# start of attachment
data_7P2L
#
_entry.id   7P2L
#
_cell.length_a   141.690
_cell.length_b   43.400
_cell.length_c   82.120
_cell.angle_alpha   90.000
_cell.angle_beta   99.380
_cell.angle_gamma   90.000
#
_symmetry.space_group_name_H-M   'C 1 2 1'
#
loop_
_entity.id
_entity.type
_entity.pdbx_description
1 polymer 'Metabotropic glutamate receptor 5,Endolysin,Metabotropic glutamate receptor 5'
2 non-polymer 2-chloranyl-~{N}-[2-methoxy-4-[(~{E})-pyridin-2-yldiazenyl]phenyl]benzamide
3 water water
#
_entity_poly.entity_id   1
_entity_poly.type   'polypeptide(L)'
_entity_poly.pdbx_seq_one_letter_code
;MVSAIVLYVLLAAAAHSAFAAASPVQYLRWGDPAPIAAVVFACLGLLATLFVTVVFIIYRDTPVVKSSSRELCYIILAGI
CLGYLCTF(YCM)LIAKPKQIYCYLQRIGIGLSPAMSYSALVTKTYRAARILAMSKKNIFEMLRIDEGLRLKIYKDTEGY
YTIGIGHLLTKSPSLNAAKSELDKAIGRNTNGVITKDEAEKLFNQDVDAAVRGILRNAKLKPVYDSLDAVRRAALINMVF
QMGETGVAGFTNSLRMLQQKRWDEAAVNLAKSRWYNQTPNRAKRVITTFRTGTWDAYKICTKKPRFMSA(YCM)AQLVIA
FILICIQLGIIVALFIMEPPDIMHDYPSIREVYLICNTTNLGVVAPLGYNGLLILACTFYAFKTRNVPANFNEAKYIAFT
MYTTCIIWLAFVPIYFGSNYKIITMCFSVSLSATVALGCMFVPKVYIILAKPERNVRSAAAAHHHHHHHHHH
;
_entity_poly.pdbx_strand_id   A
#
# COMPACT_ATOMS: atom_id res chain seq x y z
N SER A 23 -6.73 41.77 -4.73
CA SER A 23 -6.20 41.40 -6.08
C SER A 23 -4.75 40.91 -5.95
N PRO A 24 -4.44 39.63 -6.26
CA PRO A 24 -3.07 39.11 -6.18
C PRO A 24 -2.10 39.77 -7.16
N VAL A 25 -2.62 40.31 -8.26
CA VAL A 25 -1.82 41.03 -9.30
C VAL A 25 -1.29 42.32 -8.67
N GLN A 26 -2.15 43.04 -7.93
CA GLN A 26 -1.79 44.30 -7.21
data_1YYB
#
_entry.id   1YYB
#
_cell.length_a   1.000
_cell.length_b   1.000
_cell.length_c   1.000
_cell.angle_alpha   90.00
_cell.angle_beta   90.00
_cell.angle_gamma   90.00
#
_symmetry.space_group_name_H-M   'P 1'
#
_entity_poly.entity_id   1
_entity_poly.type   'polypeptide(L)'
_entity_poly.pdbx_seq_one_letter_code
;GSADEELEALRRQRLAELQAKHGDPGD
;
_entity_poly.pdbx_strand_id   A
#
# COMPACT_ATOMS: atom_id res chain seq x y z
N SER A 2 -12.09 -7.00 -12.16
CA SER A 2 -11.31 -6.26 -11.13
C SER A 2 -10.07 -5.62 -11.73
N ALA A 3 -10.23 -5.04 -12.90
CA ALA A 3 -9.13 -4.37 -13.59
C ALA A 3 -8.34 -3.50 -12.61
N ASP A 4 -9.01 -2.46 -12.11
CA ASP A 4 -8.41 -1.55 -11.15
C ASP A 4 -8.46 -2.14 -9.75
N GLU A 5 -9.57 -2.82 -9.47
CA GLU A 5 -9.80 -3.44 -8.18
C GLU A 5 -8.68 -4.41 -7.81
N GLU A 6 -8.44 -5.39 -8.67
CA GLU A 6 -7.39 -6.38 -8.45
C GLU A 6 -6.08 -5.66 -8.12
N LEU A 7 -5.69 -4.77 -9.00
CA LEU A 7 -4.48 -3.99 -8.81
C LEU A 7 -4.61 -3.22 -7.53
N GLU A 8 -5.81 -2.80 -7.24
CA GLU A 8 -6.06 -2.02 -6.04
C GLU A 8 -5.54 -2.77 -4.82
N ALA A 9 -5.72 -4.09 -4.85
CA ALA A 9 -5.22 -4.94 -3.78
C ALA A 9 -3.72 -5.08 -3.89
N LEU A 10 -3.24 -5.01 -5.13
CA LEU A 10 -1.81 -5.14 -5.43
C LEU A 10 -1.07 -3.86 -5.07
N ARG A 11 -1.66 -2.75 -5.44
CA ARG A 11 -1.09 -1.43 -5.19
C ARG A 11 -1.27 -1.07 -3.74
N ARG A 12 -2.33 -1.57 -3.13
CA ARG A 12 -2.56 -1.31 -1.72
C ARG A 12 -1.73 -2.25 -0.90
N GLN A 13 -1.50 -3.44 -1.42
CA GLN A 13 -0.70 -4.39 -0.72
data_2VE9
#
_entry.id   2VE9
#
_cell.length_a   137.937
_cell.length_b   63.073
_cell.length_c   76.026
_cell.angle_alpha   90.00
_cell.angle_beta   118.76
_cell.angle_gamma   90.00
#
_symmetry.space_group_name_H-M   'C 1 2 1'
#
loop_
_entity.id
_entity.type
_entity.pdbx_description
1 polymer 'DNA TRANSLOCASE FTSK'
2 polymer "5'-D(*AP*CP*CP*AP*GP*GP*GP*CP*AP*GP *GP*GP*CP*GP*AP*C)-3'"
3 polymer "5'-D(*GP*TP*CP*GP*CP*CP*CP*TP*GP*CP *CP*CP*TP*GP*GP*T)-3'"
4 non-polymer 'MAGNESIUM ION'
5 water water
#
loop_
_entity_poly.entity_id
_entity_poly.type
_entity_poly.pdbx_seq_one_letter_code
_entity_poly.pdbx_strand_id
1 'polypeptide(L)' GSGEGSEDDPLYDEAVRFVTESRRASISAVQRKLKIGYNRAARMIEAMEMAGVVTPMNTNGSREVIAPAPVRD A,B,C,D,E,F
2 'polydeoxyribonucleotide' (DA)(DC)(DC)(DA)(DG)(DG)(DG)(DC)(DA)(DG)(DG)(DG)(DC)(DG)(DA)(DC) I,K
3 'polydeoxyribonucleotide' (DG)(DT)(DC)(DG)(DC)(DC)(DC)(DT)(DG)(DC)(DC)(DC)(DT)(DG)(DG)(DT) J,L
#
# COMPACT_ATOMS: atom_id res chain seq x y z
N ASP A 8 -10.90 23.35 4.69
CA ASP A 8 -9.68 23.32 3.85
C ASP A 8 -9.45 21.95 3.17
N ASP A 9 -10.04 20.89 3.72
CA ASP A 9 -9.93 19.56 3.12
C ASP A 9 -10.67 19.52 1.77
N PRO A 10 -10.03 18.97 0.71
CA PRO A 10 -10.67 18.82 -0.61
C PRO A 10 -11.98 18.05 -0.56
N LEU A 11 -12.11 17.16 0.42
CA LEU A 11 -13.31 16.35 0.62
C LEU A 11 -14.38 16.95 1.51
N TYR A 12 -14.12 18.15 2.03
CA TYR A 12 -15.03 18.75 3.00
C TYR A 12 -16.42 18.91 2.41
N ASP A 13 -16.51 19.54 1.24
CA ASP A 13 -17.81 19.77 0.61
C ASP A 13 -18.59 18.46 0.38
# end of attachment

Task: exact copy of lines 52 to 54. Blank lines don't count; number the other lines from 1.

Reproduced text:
_cell.length_c   1.000
_cell.angle_alpha   90.00
_cell.angle_beta   90.00